Excerpts from Eneados, Gavin Douglas’ 16th-century Scots verse translation of Virgil’s Aeneid

From “The Prologue to the First Book”

Wherefore to my lord’s nobility and estate, (1)
This humble book, such as it is, I dedicate,
Written in the language of the Scottish nation,
And requiring me thus to make this declaration:

First I beseech, good sirs, by your grace,
Understand my work before you damn or praise,
And consider carefully the oft-read tale.
While at a glance my poetry does not look skilled,
Yet, forsooth, I took every conscious pain
As much as I could to make it broad and plain,
Keeping nothing Southern, just our own tongue
And speaking as I learned when I was young.

Yet I do not all English wholly eschew,
Since some words I pronounce as our neighbors do:
The way that, in Latin, Greek terms will commute,
So I was behooved at times (or else be left mute)
By some bastard Latin, French, or English use
When Scots ran dry–I had no other choice.
Not that our tongue itself is scant or thin,
But I required language in profusion:
For bringing forth the flavor of his style
Yet maintaining the sense constricted me a while,
As did keeping my words in shortened time
Compendious but also to emphasize a rhyme.

Therefore, good friends, for a quibble or sport,
I pray you not blame me for every small word.
Lawrence of the Vale, that worthy patron,
Without a doubt a great scholar of Latin,
Admits that even after twelve years of study
On the texts of Virgil, he still found them muddy.
Thus when you or I, my friend, aspire
To have Virgil read, reasoned, and made clear,
The proper meaning is what we seek.
The Aeneid took twelve years to make,
And had not been corrected at Virgil’s decease; (2)
Thus for small faults, my wise friend, hold your peace.

Adding to my justification,
Although the Englishman William Caxton (3)
Has printed a crude English version in prose
Called Virgil’s Aeneid, which he says
He translated from the French, God help us,
To the original text it bears no more resemblance
Than the devil does to Saint Augustine.
Give him no praise, therefore, nor credit his undertaking,
So shamefully did he pervert great art.
I read his translation with pain in my heart,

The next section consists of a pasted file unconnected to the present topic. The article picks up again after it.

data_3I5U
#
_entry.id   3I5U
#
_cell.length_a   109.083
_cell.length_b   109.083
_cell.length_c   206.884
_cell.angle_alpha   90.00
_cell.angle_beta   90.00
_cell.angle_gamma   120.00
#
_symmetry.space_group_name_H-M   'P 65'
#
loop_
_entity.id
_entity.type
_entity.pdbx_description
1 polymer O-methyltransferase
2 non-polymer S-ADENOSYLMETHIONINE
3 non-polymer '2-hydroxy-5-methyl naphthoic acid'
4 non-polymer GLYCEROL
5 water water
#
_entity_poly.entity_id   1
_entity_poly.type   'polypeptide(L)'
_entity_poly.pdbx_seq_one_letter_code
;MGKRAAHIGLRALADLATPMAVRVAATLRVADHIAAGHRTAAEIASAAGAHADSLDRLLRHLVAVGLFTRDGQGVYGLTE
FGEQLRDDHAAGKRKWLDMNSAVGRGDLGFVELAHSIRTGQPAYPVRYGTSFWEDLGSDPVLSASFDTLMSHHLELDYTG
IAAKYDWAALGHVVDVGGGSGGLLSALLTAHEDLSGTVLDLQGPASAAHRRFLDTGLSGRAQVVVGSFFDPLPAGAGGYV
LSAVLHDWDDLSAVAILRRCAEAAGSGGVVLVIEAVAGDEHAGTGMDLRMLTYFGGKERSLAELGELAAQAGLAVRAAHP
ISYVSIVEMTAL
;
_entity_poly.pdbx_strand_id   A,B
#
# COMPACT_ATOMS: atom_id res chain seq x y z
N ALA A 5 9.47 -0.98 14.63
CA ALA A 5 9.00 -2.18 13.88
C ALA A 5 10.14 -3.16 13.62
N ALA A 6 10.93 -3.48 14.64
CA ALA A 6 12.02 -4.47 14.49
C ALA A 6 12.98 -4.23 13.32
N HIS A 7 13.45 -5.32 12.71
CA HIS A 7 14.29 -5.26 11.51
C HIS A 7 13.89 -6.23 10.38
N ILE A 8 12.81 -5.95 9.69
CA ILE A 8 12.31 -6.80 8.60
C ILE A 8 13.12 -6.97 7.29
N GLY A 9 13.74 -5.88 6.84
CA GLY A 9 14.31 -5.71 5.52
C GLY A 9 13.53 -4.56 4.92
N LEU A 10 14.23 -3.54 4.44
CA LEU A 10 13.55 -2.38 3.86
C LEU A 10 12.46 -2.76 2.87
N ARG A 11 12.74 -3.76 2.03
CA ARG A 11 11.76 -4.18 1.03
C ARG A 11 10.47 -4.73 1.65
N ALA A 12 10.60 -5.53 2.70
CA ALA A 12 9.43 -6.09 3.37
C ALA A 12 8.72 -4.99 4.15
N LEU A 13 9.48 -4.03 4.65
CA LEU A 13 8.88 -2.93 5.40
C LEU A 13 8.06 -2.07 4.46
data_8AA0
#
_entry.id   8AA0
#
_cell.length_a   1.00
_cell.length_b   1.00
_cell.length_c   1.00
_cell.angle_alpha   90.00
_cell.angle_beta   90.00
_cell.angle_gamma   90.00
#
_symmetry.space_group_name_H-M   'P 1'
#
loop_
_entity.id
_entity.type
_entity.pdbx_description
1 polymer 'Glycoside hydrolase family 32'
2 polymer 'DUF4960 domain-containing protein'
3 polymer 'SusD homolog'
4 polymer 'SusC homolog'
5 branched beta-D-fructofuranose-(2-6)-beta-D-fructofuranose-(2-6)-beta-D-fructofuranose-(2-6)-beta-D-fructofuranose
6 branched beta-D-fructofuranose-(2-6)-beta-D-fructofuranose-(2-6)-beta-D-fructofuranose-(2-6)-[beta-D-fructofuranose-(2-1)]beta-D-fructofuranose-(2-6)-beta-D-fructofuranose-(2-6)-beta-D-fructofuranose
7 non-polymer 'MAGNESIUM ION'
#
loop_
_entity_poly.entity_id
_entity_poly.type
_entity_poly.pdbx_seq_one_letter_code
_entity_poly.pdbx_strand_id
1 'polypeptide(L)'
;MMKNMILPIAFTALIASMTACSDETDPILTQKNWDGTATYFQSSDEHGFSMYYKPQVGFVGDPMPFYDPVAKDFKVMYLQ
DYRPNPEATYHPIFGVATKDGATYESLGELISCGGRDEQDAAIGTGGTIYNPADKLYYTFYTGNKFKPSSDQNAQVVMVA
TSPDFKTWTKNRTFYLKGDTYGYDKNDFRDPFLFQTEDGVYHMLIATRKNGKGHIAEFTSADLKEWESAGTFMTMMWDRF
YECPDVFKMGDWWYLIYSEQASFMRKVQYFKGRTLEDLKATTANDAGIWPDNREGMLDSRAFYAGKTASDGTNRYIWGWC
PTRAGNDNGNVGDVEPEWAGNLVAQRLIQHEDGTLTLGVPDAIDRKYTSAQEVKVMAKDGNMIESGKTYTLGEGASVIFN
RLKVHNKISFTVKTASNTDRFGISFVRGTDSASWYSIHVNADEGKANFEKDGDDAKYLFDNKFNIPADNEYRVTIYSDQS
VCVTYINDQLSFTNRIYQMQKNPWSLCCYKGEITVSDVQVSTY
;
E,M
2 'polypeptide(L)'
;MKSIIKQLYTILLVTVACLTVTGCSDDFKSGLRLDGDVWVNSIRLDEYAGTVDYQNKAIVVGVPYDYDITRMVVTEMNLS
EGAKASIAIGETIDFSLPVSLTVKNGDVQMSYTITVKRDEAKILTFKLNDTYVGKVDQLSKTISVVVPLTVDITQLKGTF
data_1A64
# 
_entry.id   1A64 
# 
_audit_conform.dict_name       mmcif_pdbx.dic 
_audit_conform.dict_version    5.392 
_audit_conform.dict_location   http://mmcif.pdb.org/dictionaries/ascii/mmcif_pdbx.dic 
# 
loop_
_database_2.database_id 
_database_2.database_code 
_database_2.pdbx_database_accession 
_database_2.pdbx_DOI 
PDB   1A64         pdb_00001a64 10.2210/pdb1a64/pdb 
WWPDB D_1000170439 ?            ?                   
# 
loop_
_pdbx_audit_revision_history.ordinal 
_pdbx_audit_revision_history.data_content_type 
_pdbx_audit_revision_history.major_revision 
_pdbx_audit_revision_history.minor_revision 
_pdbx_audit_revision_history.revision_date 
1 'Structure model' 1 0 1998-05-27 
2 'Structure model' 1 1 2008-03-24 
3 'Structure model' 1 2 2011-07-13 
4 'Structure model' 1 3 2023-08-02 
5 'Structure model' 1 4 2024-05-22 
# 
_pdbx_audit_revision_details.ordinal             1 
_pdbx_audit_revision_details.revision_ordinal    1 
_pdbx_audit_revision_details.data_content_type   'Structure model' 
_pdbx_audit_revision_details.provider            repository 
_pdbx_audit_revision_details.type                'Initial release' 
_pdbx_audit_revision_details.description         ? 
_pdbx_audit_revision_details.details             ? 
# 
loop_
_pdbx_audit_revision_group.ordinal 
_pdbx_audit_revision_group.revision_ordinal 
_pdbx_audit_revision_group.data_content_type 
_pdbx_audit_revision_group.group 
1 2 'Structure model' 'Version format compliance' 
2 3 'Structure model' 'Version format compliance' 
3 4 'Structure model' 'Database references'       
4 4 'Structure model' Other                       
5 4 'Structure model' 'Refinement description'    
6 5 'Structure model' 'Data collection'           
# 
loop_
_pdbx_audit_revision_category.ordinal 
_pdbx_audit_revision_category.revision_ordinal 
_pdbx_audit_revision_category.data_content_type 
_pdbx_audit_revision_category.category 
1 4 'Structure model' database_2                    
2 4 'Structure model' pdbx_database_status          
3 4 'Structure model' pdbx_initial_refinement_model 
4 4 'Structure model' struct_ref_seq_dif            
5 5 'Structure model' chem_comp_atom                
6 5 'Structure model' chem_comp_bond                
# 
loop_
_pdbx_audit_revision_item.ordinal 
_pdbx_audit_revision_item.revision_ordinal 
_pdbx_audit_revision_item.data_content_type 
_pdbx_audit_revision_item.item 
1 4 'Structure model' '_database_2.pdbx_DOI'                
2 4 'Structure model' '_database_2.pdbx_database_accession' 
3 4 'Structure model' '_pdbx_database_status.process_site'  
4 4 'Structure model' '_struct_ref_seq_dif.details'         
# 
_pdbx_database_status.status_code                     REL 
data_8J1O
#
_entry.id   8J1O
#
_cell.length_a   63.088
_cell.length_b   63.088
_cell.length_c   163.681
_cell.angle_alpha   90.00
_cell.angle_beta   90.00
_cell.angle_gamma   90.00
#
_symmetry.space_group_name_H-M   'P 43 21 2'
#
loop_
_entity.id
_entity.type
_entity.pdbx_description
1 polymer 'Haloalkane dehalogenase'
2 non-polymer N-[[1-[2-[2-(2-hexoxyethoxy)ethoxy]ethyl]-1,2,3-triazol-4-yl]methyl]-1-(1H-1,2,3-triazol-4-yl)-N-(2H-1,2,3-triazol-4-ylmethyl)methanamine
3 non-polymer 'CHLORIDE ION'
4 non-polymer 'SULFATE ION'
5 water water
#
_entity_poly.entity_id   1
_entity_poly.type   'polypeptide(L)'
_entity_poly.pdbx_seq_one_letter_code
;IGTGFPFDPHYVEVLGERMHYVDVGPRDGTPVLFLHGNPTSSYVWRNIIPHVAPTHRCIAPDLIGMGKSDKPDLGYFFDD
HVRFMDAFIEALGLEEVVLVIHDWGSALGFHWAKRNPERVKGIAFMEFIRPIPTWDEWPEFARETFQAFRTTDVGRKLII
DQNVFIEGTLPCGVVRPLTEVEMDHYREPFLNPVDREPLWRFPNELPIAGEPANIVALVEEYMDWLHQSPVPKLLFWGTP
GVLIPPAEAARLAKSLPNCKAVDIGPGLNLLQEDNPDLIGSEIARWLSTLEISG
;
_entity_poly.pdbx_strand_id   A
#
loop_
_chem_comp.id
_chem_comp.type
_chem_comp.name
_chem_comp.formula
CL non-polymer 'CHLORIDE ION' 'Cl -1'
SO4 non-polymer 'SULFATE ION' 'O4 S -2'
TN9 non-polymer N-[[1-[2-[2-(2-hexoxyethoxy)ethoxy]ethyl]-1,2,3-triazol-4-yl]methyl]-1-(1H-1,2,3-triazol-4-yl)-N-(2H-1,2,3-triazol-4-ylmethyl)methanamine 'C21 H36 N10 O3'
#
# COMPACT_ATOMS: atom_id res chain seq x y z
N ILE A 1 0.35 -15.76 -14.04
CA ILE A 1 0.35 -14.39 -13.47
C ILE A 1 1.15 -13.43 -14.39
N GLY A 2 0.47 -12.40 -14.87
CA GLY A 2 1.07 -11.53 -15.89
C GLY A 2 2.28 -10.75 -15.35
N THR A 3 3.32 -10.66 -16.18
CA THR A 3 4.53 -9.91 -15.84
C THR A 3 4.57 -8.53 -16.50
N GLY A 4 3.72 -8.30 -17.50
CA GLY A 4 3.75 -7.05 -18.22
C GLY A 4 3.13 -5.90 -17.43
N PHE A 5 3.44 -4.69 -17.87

That such a book, lacking all substance and style,
Should dare be given the Divine Poet’s title.
His original verses were golden, not gilt;
I spit in disdain to see them so spoilt
By someone who knew not, as is apparent,
More than three words of what Virgil meant.
Thus for Caxton’s mangling I have nothing but contempt.


(1) Douglas dedicated his translation to Henry, Lord Sinclair, a distant relative who had encouraged him to complete the work.

(2) Virgil’s original manuscript was published after his death without revisions he had intended to make.

(3) Caxton (~1420-1492), the first English printer and retailer of press-printed books. He translated 26 works into English, including the Aeneid in 1490, from a French source text; Douglas published his translation in 1513.


From “The Prologue to the Seventh Book”

…Well-fed, refreshed, and baked beside the fire,
At evening-time I stretched out to retire,
Wrapped my head, and added three warm quilts
To keep the perilous, piercing night-chills out.
I crossed my heart, then braced myself for sleep,
When, through the glass, I spied the gleaming shape
Of Latonia, (4) queen of the long, irksome night.
Her subtle glances shed a watery light,
Whirling high up in her distant region,
Toward Phoebus in his western opposition;
She called the dusky Crab her proper home,
And held the heights after the sun went down.
I heard the moon-horned night-owl in her cave
Shout and yowl, as though she was depraved;
Loathsome of form, with a crooked, wicked beak,
My stomach curdled at her weird, wild shriek.
The wild geese cried also through the gloom,
Flying above the sleeping city’s dream.
I sadly slid toward sleep, and soundly slumbered
Till in the east the light crept softly upward.